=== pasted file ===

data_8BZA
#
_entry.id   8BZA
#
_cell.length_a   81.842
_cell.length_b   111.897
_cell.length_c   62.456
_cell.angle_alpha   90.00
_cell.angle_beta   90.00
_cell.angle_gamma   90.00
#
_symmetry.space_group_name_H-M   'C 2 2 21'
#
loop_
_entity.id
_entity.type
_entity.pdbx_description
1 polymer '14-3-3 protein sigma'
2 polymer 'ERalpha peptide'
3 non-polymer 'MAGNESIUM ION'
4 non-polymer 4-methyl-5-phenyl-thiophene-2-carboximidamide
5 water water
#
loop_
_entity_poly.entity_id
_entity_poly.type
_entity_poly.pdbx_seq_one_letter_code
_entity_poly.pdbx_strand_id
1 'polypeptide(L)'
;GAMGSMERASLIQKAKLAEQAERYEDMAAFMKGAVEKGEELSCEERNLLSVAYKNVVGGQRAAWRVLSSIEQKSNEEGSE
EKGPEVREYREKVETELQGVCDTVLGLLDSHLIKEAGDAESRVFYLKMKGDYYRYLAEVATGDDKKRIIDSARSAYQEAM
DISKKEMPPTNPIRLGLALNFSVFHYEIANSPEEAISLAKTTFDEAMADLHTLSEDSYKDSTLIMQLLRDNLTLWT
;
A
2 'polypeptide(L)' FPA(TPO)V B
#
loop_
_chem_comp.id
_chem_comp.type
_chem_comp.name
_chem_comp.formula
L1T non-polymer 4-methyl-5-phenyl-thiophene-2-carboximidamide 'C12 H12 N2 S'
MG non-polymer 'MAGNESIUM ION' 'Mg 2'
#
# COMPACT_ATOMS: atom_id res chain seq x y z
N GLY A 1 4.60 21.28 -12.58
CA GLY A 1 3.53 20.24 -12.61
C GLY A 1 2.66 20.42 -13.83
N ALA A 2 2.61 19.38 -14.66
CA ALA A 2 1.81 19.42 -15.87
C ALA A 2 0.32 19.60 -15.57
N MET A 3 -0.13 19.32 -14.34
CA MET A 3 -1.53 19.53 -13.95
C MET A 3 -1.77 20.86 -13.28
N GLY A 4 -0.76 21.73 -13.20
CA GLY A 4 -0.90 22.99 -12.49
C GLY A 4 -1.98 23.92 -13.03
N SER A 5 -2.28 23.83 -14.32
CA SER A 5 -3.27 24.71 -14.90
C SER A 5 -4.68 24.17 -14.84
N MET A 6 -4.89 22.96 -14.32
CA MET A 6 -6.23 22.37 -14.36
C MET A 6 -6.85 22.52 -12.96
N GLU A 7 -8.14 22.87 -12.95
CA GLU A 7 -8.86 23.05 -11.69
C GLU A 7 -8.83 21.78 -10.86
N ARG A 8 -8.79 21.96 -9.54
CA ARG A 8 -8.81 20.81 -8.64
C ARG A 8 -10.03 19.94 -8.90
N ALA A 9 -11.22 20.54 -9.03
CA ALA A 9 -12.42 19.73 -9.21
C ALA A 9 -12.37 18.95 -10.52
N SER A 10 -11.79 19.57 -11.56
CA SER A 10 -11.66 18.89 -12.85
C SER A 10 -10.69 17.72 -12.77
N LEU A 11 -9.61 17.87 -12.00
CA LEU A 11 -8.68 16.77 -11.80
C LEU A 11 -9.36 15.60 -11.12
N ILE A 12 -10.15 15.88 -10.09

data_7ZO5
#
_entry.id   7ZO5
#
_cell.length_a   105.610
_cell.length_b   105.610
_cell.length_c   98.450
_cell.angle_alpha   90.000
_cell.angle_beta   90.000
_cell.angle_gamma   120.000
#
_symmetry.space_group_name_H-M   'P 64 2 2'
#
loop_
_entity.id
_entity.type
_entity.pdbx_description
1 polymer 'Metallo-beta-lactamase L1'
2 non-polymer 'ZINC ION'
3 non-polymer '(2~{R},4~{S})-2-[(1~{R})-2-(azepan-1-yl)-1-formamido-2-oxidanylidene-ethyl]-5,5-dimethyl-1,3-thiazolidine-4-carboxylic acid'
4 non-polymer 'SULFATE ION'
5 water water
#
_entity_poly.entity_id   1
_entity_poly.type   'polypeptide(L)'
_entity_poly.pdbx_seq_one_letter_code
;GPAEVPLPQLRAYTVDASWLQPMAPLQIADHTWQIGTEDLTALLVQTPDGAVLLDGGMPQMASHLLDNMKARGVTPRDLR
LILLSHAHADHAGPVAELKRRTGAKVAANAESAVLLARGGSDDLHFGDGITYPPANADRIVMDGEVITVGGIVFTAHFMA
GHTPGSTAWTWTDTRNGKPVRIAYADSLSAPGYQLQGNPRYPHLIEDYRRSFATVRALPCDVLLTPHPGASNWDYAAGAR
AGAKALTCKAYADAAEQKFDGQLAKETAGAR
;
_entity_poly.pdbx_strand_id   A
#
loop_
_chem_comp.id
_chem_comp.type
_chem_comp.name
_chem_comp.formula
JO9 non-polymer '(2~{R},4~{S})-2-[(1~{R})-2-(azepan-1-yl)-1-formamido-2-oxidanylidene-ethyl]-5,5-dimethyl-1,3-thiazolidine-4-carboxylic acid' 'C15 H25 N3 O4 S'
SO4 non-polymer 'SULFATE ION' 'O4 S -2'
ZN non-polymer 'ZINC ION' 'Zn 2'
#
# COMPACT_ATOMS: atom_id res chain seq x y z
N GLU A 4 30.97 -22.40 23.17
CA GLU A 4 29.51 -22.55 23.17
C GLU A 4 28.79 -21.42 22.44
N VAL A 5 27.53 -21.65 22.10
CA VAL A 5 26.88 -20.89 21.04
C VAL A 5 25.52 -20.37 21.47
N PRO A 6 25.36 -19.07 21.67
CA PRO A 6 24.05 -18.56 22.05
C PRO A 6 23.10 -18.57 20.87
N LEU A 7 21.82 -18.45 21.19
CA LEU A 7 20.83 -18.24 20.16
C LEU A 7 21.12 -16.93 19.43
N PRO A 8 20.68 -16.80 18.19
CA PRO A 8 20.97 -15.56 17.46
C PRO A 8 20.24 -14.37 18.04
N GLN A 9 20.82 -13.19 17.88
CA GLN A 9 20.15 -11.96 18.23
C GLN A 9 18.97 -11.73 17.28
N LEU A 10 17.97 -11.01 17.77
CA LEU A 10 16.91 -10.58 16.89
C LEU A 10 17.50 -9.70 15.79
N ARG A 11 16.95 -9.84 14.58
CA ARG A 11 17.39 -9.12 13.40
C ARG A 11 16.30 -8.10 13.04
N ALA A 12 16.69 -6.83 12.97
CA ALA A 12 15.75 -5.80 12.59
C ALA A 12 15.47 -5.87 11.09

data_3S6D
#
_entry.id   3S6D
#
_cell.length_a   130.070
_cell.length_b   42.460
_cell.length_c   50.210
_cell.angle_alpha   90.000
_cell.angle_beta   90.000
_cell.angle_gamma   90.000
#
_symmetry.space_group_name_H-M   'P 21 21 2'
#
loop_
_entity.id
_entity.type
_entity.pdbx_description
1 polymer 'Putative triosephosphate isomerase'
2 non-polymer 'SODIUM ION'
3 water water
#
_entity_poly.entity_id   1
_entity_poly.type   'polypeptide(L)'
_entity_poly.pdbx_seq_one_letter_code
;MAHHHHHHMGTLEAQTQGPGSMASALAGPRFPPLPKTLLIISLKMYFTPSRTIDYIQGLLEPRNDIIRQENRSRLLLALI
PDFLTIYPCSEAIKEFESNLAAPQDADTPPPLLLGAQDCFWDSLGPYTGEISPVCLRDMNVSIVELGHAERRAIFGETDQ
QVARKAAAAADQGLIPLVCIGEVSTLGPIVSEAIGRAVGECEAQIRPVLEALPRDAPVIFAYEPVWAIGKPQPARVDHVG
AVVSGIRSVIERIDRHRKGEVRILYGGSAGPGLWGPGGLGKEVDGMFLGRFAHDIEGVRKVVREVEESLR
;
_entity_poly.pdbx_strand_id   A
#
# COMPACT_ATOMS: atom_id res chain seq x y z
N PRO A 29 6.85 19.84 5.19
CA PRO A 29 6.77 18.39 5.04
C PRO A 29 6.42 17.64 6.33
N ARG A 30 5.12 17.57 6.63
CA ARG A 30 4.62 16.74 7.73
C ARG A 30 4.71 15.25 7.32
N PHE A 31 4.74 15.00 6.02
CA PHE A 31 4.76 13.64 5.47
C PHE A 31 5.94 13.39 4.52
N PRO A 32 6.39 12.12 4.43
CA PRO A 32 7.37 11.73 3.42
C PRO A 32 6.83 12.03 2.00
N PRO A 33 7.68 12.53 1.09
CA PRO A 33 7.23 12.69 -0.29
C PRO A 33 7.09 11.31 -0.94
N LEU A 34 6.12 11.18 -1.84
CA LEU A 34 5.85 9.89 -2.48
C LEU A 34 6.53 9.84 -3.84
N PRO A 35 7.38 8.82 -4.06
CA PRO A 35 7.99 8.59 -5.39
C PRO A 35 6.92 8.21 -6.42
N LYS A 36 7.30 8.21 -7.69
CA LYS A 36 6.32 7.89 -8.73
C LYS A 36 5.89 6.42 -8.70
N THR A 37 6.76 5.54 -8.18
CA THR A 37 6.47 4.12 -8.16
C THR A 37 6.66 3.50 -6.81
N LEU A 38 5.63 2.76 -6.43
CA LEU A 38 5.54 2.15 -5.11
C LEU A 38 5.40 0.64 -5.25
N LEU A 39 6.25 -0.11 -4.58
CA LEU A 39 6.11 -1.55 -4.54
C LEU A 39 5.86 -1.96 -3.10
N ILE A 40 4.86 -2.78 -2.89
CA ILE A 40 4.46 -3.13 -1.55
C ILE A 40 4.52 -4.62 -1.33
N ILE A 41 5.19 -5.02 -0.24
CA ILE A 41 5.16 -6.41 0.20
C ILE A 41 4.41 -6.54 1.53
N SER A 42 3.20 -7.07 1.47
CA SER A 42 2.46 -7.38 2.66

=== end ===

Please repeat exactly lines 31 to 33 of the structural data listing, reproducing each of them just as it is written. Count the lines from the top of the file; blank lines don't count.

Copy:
EKGPEVREYREKVETELQGVCDTVLGLLDSHLIKEAGDAESRVFYLKMKGDYYRYLAEVATGDDKKRIIDSARSAYQEAM
DISKKEMPPTNPIRLGLALNFSVFHYEIANSPEEAISLAKTTFDEAMADLHTLSEDSYKDSTLIMQLLRDNLTLWT
;